Three Benefits Of Getting Polycarbonate Lenses For Your Glasses

From “Cheap Sunglasses” to “Sunglasses At Night” to “The Future’s So Bright, I Gotta Wear Shades,” singers have been boasting about sunglasses for years.

It’s easy to see why. People have worn sun-blocking eyewear for about 2,000 years and it’s a fair bet that even in the earliest days, people broke more than a few pairs of sunglasses. In fact, every 14 minutes, an American loses, breaks or sits on a pair of sunglasses.

From wraparound sunglasses to polarized sunglasses, Ray-Bans to Oakleys to everything in between, there are plenty of sunglasses and polarized lenses on the market. In fact, Just one, Luxury Goods Company, produces 75% of the world’s designer sunglasses. Labels such as Chanel, Burberry, and Ralph Lauren are all designed and made by Italian company Luxottica and they also own the Oakley and Ray-Ban brands.

There may be plenty of sunglasses available, but that means there’s also plenty of potential to lose, break or sit on those glasses whether they’re cheap or top-end. If you’re in the market for replacement lenses or new sunglasses, you might want to look into a pair with polycarbonate lenses.

Polycarbonate is a specific type of plastic that is used in industrial applications like CDs, DVDs and headlights. It is strong, which makes it a great material to use if you’re looking for unbreakable sunglasses. In addition, polycarbonate offers a lot of benefits including:

  • UV Protection: As you probably know, prolonged exposure to ultraviolet (UV) rays from the sun has negative effects, especially when it comes to your eyes. Thankfully, polycarbonate lenses block the sun’s rays and don’t require any additional coating to protect from the sun.
  • Weight: Another one of the benefits of polycarbonate sunglasses is that they are thinner than most other types of lenses. This makes them a great choice for people who might wear glasses with a strong prescription. Since polycarbonate lenses are thinner, they’re also lightweight, which means they’re less likely to fall off when you’re wearing them. They’re comfortable to boot.
  • Safety: Polycarbonate lenses have been described as virtually unbreakable by the Vision Council, so if you buy a pair of sunglasses with polycarbonate lenses, you’re in essence buying yourself a pair of unbreakable sunglasses. In fact, studies have shown that polycarbonate lenses are more impact-resistant than many types of plastic lenses and even glass. Testing has shown, using various projectiles, that polycarbonate lenses don’t even shatter at high impact.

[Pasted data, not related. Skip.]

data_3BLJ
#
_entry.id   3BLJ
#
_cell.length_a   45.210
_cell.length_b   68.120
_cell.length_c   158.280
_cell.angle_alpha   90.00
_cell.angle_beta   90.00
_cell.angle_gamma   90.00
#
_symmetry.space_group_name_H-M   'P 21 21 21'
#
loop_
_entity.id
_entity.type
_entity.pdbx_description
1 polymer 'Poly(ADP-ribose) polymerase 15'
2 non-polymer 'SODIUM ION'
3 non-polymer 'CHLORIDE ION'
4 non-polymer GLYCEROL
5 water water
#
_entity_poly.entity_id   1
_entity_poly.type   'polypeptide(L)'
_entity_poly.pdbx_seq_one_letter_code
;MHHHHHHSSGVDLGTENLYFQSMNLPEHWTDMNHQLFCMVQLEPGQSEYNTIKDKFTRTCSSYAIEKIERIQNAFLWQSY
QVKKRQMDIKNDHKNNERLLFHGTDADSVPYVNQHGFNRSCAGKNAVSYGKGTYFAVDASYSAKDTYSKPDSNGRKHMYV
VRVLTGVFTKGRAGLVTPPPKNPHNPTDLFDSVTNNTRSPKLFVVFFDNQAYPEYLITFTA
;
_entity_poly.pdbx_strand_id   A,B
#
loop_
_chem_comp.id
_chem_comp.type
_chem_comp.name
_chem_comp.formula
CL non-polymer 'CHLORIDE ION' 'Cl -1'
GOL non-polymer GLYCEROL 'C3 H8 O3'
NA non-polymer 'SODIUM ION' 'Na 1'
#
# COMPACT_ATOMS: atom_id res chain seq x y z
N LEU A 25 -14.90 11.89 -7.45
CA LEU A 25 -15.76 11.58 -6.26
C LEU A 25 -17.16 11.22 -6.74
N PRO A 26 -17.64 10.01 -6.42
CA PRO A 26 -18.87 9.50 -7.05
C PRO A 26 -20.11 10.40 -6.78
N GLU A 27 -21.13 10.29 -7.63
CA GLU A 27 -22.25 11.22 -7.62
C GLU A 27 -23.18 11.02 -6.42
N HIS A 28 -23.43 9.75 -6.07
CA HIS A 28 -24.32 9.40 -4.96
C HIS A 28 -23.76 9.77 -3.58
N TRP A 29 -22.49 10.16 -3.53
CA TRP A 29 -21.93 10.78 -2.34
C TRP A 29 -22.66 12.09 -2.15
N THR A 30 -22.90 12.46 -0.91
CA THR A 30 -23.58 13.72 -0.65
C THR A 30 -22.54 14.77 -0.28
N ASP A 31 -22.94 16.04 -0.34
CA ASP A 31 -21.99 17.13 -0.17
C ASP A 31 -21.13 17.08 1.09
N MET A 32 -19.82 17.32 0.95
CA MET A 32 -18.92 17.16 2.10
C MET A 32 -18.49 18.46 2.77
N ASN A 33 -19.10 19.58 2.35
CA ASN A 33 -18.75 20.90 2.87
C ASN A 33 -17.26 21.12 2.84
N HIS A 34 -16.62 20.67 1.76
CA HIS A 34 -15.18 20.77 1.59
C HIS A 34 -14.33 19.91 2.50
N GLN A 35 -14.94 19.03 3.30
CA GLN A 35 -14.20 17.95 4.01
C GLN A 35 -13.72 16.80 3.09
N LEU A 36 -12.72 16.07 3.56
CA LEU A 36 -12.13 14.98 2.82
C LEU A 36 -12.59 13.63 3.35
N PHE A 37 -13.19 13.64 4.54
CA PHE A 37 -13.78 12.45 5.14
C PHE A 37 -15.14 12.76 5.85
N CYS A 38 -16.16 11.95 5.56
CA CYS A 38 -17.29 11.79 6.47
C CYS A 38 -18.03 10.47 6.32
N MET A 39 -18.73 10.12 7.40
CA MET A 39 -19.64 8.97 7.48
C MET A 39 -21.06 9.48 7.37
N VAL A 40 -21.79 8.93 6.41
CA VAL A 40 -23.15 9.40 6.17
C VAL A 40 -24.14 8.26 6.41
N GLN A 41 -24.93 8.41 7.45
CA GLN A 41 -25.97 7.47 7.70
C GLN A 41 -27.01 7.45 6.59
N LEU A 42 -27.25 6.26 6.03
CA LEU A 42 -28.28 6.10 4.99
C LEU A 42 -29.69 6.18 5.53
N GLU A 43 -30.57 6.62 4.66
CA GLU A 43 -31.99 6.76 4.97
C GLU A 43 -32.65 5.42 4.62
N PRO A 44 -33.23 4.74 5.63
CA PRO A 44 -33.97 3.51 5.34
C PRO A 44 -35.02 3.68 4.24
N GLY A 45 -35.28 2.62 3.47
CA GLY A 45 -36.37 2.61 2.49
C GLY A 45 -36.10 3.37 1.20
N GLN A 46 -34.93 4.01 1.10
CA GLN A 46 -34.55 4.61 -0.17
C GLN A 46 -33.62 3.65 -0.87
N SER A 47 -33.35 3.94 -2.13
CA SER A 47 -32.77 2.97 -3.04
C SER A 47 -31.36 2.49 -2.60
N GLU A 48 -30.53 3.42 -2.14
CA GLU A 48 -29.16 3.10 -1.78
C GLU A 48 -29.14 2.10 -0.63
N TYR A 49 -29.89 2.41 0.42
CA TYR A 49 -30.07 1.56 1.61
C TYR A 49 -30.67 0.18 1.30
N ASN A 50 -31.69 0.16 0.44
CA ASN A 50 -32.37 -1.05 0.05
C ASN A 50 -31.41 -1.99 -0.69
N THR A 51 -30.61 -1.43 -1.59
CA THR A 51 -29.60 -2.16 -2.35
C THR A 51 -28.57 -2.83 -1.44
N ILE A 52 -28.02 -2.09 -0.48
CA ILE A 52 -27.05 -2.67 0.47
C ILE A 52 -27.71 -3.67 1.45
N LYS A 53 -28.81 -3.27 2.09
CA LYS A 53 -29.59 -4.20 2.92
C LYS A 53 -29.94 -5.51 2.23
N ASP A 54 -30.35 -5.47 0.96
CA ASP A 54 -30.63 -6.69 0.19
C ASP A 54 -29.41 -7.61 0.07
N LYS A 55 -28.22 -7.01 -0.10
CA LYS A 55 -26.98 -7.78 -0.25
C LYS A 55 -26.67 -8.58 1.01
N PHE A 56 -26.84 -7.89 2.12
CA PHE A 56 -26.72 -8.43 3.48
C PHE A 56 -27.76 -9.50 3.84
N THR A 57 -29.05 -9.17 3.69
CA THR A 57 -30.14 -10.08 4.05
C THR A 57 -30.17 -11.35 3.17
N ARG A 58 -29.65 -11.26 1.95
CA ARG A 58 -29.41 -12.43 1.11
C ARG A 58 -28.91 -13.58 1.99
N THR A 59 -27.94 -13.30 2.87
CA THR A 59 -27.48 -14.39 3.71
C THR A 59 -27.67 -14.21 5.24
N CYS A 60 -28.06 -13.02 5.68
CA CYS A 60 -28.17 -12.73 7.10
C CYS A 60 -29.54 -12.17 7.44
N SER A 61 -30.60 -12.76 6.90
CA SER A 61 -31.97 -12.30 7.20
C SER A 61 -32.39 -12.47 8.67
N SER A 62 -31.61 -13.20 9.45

If you are looking at getting a pair of “unbreakable sunglasses,” you obviously want them to last a long time, so your pair of glasses with polycarbonate lenses can benefit from two things. While polycarbonate is strong, it is a soft material, so your sunglasses may need a scratch resistant coating to protect against surface scratches.

The other thing you’ll need is proper frames. Since polycarbonate lenses are designed for safety, if you’re using them while on the job or while doing something active, you’ll need frames specifically designed for safety.

These unbreakable sunglasses are ideal for anyone who’s always losing or breaking a pair of sunglasses. For children, polycarbonate lenses are ideal because they are durable. They are also ideal for athletes and those with active jobs such as construction workers.

If you’re looking to add an additional element of protection to sunglasses, photochromic transition lenses are a good bet. The arrival of better weather means more sunlight and photochromic transition lenses offer another additional element.

Benefits of photochromic transition lenses include:

  • Adaptability to changes in the environment such as brightness and being indoors or outdoors.
  • Helping to reduce eyestrain from sun and glare with anti glare technology.
  • Photochromic transition lenses are available for most lenses prescriptions.
  • They absorb 100% of UV rays.
  • They come in several different colors, offering glasses wearers a degree of variety.

Ultimately, a visit to an eye doctor can help determine if polycarbonate lenses or photochromic transition lenses are the best way to go and are appropriate for your prescription.

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